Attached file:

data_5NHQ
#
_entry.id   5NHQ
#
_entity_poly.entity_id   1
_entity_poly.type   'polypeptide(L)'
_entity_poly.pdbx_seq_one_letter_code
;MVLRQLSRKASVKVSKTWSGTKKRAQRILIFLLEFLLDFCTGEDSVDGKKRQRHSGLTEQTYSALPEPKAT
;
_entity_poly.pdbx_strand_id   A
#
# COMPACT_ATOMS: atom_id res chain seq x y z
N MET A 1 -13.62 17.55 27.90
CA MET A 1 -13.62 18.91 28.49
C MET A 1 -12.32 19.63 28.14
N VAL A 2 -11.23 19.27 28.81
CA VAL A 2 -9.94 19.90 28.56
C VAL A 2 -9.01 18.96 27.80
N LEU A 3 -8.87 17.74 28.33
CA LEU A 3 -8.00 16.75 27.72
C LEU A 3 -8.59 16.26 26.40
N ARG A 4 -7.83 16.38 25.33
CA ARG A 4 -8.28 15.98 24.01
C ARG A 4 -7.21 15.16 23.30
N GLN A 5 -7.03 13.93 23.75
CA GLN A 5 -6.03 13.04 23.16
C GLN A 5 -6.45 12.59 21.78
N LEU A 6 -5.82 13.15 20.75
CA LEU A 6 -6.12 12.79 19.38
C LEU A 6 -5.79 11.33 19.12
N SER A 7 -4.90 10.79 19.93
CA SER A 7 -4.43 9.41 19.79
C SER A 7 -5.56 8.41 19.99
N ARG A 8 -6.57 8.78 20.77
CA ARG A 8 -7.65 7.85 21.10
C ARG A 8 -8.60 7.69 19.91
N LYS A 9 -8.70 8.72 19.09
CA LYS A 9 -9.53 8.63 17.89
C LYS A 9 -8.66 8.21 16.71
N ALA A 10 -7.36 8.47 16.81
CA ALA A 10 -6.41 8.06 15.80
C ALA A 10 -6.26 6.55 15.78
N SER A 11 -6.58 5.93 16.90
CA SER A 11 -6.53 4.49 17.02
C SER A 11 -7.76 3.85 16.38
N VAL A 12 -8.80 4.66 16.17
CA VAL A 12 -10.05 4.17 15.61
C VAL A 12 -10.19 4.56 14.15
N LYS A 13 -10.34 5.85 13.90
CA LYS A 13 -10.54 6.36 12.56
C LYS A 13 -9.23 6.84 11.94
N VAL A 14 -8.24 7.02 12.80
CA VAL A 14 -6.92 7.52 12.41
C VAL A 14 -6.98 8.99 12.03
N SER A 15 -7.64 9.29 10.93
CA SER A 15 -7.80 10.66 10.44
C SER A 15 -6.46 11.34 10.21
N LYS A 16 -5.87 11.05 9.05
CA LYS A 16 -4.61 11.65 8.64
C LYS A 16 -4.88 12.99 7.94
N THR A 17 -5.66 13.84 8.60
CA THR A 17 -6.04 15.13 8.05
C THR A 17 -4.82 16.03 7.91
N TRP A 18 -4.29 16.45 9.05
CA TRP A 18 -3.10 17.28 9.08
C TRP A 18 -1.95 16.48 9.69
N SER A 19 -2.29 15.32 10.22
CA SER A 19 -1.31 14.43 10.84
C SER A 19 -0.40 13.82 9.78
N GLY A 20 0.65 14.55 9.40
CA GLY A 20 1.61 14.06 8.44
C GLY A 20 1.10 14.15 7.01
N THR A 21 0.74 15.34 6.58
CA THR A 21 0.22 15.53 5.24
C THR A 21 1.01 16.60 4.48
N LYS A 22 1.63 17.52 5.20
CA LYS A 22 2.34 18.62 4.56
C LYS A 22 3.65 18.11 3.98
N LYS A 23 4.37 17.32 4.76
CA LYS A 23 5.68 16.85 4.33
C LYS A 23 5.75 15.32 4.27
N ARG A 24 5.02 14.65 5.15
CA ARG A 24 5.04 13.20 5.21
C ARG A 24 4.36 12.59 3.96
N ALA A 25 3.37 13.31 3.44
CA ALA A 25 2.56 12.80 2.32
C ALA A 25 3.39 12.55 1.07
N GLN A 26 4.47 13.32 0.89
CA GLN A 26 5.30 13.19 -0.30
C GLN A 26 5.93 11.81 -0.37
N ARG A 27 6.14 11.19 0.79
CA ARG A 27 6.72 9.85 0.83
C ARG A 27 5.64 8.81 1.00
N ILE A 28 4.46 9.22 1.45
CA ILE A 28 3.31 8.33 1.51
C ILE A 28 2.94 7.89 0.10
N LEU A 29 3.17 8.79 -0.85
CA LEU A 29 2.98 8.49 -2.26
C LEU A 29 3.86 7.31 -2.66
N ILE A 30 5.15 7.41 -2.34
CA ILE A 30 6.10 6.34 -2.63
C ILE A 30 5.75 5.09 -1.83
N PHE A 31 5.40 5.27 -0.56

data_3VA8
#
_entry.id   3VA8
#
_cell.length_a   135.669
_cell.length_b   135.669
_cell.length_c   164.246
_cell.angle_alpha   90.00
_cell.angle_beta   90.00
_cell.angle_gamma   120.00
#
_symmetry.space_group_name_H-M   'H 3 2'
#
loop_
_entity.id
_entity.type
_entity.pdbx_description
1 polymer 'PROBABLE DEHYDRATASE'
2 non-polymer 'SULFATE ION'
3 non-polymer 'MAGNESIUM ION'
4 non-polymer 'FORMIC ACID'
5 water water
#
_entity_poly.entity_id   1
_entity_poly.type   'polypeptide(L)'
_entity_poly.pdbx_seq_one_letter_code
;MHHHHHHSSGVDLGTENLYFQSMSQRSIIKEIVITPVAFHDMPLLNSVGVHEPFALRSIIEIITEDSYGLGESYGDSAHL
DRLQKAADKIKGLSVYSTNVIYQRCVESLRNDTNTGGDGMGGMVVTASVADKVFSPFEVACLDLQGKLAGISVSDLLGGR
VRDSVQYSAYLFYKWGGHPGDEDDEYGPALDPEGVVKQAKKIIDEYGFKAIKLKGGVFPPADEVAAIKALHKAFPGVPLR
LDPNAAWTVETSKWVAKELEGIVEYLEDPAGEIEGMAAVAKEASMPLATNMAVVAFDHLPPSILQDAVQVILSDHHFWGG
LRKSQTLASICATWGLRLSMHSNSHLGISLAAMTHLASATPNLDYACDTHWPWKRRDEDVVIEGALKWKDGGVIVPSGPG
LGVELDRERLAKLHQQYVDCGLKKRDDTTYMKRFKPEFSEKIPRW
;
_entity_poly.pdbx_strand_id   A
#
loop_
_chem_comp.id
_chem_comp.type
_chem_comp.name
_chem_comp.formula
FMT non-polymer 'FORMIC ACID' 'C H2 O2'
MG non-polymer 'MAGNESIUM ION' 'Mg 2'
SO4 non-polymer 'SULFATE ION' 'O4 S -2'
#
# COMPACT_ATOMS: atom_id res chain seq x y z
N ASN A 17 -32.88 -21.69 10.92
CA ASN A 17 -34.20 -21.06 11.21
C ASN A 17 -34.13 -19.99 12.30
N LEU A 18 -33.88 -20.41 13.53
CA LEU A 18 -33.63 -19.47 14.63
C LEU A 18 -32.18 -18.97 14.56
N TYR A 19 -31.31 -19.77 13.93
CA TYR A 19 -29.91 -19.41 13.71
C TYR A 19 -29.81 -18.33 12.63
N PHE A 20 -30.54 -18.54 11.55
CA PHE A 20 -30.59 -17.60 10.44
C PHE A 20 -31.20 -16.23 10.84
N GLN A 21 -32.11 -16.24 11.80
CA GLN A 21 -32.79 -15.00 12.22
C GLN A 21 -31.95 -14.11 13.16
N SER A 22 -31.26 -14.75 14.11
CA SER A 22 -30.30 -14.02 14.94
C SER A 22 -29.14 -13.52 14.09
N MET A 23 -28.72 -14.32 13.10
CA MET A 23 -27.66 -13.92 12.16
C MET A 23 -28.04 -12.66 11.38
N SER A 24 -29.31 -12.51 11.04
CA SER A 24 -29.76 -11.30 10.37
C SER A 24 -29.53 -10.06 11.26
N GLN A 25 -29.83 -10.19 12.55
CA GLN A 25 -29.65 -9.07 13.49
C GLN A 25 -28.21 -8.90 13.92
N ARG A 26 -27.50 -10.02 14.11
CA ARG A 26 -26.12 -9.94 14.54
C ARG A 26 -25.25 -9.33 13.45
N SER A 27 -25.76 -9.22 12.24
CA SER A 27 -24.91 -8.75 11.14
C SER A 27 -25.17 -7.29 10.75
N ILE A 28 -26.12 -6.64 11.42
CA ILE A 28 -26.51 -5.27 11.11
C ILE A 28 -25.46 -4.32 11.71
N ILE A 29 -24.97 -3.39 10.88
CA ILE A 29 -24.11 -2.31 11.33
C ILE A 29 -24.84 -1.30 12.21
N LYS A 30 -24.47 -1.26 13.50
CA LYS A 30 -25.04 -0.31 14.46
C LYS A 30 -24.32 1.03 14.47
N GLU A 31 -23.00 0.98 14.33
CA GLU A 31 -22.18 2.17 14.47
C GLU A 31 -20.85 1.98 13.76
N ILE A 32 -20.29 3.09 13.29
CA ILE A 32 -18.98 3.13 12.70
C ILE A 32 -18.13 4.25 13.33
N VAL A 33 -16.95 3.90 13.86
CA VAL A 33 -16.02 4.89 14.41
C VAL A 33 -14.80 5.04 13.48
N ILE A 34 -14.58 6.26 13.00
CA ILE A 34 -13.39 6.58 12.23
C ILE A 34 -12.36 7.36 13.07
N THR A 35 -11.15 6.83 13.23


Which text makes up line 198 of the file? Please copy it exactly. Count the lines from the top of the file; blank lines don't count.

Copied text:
CA VAL A 33 -16.02 4.89 14.41